When Nothing burst onto the scene in 2021 with the ear (1), its mission was a lofty one: make tech fun again. Two years, three products, and 1.5 million sales later, it has managed to carve out a niche for itself on the back of unique designs and savvy marketing. While the ear (1) and phone (1) felt unfinished at launch, Nothing got its act together at the end of last year with the introduction of the Ear (stick).
The brand is kicking things off in 2023 with the debut of the Ear (2). It’s often difficult to launch a follow-up product as it has to live up to increased expectations from existing users, but Nothing says it has learned a lot over the last two years, and poured that knowledge into making the Ear (2).
I used the Ear (2) for the better part of a week, and if there’s one word to sum up the earbuds, it would be refinement. Nothing didn’t change the design, instead turning its attention to audio tuning and connectivity. As a result, the Ear (2) sound much better, and they offer custom sound profiles based on your hearing ability. The case is smaller this time around as well, making it that much more manageable.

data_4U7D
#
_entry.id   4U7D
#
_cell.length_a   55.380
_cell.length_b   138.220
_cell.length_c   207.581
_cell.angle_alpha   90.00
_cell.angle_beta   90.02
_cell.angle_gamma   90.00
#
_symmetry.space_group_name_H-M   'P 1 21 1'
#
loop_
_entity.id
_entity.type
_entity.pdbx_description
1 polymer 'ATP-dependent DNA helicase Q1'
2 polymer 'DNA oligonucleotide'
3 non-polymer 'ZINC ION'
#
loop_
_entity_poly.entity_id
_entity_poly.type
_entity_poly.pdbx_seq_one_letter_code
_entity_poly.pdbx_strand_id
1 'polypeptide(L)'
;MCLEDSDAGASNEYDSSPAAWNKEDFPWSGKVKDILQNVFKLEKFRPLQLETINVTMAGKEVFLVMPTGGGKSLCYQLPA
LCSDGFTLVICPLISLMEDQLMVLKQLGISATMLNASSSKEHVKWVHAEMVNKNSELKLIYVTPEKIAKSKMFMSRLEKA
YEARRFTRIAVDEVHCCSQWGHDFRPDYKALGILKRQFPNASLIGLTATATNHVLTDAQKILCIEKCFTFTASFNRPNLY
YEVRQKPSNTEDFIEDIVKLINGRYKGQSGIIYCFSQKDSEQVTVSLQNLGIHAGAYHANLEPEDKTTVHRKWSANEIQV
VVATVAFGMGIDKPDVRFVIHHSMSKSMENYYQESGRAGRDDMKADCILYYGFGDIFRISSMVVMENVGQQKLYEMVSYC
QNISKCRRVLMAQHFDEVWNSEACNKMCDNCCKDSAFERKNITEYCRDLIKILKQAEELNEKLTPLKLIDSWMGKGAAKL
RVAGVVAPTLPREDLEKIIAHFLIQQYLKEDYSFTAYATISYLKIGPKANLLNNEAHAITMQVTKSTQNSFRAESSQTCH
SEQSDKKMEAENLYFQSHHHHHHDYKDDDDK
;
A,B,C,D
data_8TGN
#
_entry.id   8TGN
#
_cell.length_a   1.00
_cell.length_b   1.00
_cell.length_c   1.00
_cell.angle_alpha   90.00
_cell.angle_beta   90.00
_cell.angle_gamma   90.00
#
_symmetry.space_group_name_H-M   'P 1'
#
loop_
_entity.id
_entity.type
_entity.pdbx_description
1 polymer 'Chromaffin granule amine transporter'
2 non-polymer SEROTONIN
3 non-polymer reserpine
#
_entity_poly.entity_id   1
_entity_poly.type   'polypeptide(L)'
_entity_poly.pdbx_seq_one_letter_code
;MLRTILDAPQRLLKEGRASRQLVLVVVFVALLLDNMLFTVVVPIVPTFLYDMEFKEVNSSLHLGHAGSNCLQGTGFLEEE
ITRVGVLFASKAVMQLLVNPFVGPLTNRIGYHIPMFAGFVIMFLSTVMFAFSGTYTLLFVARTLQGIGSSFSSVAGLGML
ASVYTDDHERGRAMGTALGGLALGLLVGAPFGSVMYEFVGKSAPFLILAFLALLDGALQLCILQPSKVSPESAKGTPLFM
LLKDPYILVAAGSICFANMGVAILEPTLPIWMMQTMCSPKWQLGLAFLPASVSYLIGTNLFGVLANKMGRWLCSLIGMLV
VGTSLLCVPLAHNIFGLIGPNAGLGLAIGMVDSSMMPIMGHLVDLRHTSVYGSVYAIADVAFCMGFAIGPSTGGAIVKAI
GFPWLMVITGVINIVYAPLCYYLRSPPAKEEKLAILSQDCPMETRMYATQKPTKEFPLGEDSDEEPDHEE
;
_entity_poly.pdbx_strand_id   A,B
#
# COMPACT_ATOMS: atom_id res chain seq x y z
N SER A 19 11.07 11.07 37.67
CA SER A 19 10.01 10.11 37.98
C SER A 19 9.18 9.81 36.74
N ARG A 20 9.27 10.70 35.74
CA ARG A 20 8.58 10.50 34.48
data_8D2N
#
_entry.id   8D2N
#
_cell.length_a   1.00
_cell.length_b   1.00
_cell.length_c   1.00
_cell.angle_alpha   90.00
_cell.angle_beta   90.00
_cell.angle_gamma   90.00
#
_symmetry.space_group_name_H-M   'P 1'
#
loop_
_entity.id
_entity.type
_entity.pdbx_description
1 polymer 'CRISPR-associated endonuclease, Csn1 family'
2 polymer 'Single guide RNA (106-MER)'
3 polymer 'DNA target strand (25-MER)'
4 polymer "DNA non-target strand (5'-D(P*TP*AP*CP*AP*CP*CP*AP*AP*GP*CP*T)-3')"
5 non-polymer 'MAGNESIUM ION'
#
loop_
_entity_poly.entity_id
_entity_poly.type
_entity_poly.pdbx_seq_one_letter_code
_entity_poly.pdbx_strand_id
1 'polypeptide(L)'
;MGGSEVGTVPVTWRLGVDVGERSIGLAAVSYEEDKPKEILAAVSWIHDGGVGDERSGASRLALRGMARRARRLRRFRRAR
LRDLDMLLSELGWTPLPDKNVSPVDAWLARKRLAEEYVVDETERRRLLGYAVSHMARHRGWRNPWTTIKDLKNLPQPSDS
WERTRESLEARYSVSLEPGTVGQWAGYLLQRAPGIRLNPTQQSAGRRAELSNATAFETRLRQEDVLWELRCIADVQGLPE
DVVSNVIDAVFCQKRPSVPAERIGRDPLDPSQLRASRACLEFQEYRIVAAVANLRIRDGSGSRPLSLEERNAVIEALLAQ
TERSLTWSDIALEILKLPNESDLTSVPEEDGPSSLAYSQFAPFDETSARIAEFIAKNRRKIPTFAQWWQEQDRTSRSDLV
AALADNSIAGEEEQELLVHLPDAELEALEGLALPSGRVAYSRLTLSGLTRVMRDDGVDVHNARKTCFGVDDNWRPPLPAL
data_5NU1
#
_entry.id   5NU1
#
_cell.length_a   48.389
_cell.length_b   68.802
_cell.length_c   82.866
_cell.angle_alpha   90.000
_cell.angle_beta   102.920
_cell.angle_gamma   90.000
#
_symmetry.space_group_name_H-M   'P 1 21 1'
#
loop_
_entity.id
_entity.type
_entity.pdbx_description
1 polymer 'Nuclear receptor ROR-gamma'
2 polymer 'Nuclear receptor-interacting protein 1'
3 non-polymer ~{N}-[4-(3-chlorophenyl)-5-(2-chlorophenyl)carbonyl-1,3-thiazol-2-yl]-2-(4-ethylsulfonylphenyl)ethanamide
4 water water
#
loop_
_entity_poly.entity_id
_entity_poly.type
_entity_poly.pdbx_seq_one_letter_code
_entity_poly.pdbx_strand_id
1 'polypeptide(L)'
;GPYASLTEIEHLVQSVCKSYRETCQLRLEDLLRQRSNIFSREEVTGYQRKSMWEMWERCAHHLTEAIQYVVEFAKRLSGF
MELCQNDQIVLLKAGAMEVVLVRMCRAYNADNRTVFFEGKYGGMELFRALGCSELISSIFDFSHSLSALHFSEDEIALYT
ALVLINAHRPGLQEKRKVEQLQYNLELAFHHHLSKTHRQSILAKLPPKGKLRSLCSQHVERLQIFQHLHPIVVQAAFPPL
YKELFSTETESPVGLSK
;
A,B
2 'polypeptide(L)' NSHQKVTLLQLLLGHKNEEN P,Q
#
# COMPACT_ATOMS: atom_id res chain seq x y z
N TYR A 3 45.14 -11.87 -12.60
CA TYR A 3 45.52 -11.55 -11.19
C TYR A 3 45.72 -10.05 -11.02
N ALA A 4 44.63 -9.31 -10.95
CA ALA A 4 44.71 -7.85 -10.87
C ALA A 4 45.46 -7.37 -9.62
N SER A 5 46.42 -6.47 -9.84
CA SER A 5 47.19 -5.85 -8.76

So can this second act stand on its own merits, or is it just a facsimile of the ear (1)? Let’s find out.
Nothing Ear (2): Pricing and availability
Nothing unveiled the Ear (2) on March 22, and the wireless earbuds are going up for sale starting March 28. The Ear (2) retail for $149 in the U.S. and £129 ($158) in the U.K., and they’re available direct from Nothing’s website. Buyers in the U.K. will be able to pick up the wireless earbuds from Nothing’s retail store in London as well.
India is the biggest market for Nothing, and the brand is being aggressive in the country, with the Ear (2) debuting at ₹9,999 ($120). While that’s less than what the Ear (2) costs in other markets, Nothing has the unenviable task of convincing customers in the region to shell out 40% more money than the ear (1). With a lot of strong contenders in this category, that may prove to be a tough ask.
Nothing Ear (2): Design and fit